Michigan Gov. Rick Snyder (R) on Wednesday released a trove of emails related to the Flint water crisis, something Snyder promised during his State of the State address.
The governor’s office posted on its website nearly 300 pages of emails from 2014 and 2015 that mentioned Flint, where the water has been unsafe to drink because of high lead levels. The emails are available for download HERE.
Snyder has previously declined to say when he became aware that Flint had a lead-in-water crisis. The emails released Wednesday don’t definitively answer that question, but suggest it was probably sometime around September. Word of other problems with Flint’s water hit Snyder’s inbox in 2014.
Snyder said during his speech Tuesday he’d release the emails “so that you have answers to your questions about what we’ve done and what we’re doing to make this right for the families of Flint.”
A February 2015 email to Snyder contained background on Flint’s water situation from the Michigan Department of Environmental Quality, the state’s top water regulator, mostly addressing advisories related to bacteria and chemical treatment byproducts that popped up in Flint’s water. Flint residents had been complaining about the taste and color of their water since the city, which was under the control of a Snyder-appointed emergency manager, switched from Detroit’s water system to the Flint River as its water source in April 2014.
“Hard water can react with cast iron and exacerbates the rusty factor, which creates that brown water that angry residents were holding up in jugs for the media cameras last week,” the memo said. It went on to note that “discoloration is not an indicator of water quality or water safety, but we recognize that nobody likes it.”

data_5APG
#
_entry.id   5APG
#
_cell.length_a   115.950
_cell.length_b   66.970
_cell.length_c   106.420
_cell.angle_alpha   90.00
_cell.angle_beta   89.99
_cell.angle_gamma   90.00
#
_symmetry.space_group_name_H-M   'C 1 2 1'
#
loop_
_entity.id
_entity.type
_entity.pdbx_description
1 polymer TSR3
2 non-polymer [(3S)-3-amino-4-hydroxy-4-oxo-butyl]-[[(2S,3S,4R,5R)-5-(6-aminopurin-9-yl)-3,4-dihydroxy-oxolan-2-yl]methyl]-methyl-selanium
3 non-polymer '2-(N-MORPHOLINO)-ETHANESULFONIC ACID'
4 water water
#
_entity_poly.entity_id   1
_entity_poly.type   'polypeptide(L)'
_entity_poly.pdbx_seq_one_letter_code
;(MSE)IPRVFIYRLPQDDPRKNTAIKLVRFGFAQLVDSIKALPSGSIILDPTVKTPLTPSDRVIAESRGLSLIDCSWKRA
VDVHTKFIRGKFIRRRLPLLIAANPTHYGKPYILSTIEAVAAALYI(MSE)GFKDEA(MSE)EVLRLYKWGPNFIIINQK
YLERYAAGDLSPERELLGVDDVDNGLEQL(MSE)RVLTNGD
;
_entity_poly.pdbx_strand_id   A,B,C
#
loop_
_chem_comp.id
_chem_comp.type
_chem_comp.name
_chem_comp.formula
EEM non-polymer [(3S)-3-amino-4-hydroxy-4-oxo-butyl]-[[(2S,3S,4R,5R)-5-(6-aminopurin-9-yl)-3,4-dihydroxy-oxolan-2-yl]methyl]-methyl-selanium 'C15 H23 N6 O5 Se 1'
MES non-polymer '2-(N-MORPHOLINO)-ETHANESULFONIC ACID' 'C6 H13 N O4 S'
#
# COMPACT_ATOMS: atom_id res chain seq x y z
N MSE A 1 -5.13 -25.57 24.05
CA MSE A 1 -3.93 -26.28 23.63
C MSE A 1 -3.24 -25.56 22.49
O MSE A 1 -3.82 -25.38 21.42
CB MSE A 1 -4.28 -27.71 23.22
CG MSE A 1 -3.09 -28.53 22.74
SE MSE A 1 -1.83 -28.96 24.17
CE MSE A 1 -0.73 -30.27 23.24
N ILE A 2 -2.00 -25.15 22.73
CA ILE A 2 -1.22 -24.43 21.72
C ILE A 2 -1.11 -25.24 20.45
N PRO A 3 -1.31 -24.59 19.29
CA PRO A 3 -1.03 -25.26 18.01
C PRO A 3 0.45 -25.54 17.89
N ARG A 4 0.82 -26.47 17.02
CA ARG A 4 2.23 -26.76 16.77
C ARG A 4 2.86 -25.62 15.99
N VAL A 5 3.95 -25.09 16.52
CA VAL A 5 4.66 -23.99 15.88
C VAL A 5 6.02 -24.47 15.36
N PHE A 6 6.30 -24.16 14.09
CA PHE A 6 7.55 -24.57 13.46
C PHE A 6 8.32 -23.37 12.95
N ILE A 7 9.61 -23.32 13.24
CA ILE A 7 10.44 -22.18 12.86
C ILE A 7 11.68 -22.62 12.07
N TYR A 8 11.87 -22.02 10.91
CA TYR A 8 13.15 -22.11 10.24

Marc Edwards, a Virginia Tech corrosion expert, told HuffPost that discoloration should be alarming, particularly to people responsible for water treatment.
“Discoloration can certainly be a sign of water quality and water safety,” Edwards said.
Edwards began his own effort to test Flint water samples in August, and warned in early September that the water would have high lead levels because of its corrosiveness and the fact that Flint has a lot of lead pipes.
A U.S. Environmental Protection Agency memo documenting high lead levels in Flint homes and expressing concern over the state’s failure to ensure Flint’s water wouldn’t corrode city pipes had been reported by the American Civil Liberties Union in July. But the EPA told city and state officials the memo was a draft that shouldn’t have been released. That month, a top Snyder aide expressed concern that local residents’ water woes weren’t being taken seriously.
On Sept. 5, Snyder asked about the distribution of water filters to a group of Flint pastors who had been asked not to disclose where they’d gotten the filters. An aide responded that Flint residents appreciated the filters and wanted more.
Snyder’s then-chief of staff Dennis Muchmore wrote on Sept. 25 that he didn’t understand why people were blaming state agencies for Flint’s water problems, but noted that former state Treasurer Andy Dillon “did make the ultimate decision [to change Flint’s water source] so we’re not able to avoid the subject.” Muchmore said he wasn’t sure how much more information Snyder wanted, but could provide more.
The next day, Muchmore noted rising concerns about lead, but said “DEQ and DHHS and EPA can’t find evidence of a major change.” Muchmore forwarded Snyder a memo from the Michigan Department of Health and Human Services casting doubt a local pediatrician’s reports of high blood lead levels in Flint kids.
Emails previously uncovered by Edwards through Freedom of Information Act requests showed DHHS was aware of high blood lead levels in Flint children in July, but believed they were the result of normal seasonal variation. In October, state government ultimately confirmed an increase in the number of Flint kids with elevated blood lead levels after the city’s water switch. The government warned Flint residents not to drink their water, and Snyder approved reconnecting Flint to Detroit’s water system.
Lead poisoning can cause irreversible brain damage and stunted growth in children.
Melanie McElroy, executive director of advocacy group Common Cause Michigan, preemptively criticized Snyder’s email dump on Tuesday, saying the governor’s office shouldn’t be exempt from Freedom of Information laws.
“Picking and choosing the emails that he wants the public to see is not accountability,” McElroy said.
Email firstname.lastname@example.org if you read anything in the governor’s emails you think may be newsworthy.
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